CINCINNATI - Advocates for historic preservation asked Cincinnati City Council members Tuesday to help save a Clifton Heights building from demolition.
Owners of the structure at 151 W. McMillan St. that houses Christy’s and the Rathskeller beer garden applied for a permit March 1 to demolish the old house to make way for a new student housing development.
The permit is on hold while city officials consider the neighborhood’s request to designate the structure a historic landmark, which would make the building much more difficult to tear down.
“This has to do really with vision, and I know that you all want Cincinnati to continue to grow and develop, and Clifton Heights and the whole university area is such an important part of our city core,” long-time Clifton Heights resident Julie Murray told council’s Livable Communities Committee Tuesday. “Please understand that we really want to keep these treasures.”
Preservationists have likened the old Clifton Heights house to the Gamble House in Westwood, which the Westwood neighborhood fought to save after its owners applied to demolish it.
But Sean Suder, the city’s chief counsel for land use planning, noted that the city’s historic preservation laws have changed since the Gamble House controversy began.
And, unlike the Gamble House, the neighborhood applied to have the Clifton Heights structure declared a landmark before the demolition permit was filed. Under the city’s new code, that means no permit can be issued until after a decision on the historic designation is made, Suder said.
Councilmember Yvette Simpson said she agrees that the business district along McMillan Street where Christy’s is located is an important area to maintain.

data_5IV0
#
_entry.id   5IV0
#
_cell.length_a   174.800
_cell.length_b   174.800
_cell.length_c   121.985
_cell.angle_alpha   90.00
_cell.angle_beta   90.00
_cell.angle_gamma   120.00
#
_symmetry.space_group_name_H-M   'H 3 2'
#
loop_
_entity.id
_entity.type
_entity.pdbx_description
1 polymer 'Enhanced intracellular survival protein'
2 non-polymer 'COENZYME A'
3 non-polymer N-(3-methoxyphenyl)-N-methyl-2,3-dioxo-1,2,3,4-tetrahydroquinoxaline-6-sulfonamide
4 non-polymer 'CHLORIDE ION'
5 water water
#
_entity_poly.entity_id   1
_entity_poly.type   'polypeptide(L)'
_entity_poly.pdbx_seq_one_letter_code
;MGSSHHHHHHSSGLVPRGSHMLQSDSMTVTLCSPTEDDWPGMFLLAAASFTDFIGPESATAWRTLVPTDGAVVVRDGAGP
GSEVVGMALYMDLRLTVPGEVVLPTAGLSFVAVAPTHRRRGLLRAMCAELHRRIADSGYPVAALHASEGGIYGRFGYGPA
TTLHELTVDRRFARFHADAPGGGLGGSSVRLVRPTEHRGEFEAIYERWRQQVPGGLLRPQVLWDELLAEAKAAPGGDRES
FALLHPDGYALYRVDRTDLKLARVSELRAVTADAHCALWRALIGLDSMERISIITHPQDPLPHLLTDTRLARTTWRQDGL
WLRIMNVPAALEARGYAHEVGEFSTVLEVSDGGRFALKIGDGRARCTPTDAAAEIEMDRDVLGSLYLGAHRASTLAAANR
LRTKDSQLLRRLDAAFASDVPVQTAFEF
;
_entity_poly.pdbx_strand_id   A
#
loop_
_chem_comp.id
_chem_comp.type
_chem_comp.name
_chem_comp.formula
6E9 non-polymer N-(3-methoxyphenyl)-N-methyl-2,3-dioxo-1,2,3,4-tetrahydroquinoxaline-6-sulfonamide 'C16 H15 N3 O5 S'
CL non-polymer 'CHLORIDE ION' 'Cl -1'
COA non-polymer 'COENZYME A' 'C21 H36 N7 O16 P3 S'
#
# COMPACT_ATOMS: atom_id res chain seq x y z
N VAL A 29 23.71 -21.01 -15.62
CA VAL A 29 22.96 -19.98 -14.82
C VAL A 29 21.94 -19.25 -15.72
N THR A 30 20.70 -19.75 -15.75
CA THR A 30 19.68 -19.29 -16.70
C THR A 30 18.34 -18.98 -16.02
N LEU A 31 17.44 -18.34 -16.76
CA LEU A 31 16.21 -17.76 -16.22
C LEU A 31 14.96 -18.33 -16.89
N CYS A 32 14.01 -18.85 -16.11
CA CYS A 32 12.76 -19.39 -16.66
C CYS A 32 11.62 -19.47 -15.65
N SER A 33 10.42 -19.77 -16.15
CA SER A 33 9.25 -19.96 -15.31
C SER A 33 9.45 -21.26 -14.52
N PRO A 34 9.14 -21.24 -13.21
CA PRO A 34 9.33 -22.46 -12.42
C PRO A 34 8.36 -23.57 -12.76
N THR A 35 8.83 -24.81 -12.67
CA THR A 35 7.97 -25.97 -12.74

“Hopefully this is a catalyst for thinking about the entire stretch of that road and what you all want it to be and how we put the measures in place so it’s not too late,” Simpson said. “You don’t want to be chasing bulldozers down the street.”
Vice Mayor Roxanne Qualls said city officials must find a way to preserve the city’s sense of place while meeting new development demands.
“We need to figure out how to integrate opportunities for increased density while actually preserving the historic fabric of the community,” Qualls said. “Other communities have figured out how to do it, and now we have to figure it out.”
The next step in the landmark designation process is for the city’s Urban Conservator to make a recommendation regarding the Christy’s property.
That recommendation will be given to the city’s Historic Conversation Board, which will issue its own recommendation.
That decision will then be forwarded to the City Planning Commission for review. And the planning commission’s decision will go to Cincinnati City Council, which has the final say on the matter.
That entire process could take several months.
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